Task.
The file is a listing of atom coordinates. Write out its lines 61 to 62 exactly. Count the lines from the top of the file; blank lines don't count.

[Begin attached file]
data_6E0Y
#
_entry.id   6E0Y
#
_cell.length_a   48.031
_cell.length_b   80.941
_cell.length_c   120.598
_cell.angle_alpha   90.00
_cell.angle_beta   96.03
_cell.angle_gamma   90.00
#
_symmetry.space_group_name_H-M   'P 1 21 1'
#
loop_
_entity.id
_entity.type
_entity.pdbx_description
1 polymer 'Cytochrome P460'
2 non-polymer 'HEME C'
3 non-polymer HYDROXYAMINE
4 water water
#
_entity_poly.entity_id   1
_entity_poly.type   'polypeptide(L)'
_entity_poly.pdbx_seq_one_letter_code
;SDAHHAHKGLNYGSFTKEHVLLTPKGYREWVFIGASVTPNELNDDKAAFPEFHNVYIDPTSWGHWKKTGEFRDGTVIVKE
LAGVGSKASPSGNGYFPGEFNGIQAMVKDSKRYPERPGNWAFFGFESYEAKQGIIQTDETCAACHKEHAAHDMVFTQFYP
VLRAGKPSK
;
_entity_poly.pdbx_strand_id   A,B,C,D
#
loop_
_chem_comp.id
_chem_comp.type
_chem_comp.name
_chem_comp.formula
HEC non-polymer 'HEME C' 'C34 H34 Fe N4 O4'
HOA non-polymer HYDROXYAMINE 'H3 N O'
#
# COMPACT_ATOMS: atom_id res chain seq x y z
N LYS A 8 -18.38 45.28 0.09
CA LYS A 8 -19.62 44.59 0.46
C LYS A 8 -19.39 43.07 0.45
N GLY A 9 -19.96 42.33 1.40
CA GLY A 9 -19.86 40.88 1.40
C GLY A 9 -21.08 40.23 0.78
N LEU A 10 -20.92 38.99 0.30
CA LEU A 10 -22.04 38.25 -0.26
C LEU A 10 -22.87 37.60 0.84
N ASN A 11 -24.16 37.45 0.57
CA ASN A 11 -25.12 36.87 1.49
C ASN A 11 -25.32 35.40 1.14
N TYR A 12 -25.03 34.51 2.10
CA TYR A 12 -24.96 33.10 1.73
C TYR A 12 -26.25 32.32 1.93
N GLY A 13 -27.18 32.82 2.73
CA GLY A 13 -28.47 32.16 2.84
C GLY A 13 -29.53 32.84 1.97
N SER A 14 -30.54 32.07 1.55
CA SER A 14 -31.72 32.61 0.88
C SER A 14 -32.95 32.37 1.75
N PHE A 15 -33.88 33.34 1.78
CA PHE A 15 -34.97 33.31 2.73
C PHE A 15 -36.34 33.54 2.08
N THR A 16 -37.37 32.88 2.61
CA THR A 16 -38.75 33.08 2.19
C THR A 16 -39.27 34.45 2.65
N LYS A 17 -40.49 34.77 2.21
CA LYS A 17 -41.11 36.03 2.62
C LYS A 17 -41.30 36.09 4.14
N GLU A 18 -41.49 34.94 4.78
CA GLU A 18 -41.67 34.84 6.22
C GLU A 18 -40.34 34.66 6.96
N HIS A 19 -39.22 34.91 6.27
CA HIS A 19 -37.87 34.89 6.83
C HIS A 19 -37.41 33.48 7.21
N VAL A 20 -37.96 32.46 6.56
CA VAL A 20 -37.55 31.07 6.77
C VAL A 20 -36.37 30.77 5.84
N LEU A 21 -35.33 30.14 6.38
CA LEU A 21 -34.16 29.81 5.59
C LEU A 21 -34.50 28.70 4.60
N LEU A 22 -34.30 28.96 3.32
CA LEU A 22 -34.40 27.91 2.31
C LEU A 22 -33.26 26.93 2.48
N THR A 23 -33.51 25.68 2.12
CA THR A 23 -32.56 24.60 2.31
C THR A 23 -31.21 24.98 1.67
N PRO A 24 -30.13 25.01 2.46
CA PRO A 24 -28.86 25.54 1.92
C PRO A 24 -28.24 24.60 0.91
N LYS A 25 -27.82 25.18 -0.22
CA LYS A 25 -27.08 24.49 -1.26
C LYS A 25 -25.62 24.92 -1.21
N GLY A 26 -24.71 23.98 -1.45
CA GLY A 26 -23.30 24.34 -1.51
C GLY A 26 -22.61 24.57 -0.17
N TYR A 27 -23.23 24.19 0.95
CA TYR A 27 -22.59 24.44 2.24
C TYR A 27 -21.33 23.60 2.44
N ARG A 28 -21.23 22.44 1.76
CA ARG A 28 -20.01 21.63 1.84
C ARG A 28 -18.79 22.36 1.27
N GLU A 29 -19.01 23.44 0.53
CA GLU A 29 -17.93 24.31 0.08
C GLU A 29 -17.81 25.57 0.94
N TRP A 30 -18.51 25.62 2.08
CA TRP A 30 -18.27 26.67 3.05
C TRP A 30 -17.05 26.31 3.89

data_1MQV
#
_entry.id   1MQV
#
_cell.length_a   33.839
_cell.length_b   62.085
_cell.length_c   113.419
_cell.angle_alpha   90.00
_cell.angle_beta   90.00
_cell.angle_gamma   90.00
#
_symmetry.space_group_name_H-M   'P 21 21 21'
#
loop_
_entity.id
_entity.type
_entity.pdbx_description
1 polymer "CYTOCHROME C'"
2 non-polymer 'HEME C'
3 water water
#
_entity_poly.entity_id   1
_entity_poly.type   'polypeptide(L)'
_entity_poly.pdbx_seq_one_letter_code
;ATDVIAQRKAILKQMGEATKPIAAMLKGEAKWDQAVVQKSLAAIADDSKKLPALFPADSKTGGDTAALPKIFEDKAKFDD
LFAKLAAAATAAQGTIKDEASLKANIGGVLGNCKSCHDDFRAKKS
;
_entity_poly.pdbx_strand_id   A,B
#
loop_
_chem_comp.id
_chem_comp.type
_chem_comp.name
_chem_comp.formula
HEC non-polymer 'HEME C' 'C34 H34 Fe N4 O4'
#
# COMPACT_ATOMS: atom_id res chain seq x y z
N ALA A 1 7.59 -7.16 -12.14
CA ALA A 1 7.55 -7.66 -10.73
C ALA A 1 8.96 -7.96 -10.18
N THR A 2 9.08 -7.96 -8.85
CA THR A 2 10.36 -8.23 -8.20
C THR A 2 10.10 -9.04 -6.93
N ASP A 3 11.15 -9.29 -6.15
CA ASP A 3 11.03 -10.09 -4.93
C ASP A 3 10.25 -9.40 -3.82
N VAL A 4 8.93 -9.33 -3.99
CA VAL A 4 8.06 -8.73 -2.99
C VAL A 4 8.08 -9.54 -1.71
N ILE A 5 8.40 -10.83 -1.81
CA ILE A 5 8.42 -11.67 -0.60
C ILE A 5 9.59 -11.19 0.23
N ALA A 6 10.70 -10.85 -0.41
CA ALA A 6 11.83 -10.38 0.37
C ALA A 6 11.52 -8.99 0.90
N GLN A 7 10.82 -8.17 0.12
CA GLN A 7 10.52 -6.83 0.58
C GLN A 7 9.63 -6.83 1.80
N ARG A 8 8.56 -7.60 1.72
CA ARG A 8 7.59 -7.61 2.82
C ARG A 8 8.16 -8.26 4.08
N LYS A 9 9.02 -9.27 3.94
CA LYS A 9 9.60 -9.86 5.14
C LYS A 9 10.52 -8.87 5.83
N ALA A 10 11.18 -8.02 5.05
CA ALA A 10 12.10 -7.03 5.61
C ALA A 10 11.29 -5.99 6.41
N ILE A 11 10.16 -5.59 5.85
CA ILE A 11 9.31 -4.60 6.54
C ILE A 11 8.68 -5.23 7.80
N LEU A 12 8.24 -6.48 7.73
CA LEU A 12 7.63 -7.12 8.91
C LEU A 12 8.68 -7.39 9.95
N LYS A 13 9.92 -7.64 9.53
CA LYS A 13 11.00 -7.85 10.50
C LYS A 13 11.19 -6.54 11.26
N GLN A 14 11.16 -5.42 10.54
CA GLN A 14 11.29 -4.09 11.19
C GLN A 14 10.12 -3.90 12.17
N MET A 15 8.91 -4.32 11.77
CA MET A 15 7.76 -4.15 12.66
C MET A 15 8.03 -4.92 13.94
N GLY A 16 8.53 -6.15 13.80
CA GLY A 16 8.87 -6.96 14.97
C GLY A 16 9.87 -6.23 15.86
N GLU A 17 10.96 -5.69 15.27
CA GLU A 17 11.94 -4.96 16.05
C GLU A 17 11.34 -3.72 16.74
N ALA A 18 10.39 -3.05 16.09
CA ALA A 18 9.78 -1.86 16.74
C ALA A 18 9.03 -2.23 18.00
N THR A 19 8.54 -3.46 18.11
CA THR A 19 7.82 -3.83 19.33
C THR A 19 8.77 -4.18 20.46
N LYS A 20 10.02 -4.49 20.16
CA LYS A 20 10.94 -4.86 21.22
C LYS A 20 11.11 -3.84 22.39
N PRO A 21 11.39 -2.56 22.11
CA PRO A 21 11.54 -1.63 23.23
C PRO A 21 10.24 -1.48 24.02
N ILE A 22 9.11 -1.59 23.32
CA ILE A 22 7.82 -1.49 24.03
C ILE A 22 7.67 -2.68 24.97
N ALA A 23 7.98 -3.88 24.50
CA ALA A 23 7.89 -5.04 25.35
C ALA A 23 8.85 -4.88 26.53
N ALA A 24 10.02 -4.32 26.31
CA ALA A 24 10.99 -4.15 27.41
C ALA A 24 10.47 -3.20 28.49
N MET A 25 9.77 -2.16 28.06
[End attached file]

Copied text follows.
C SER A 14 -32.95 32.37 1.75
N PHE A 15 -33.88 33.34 1.78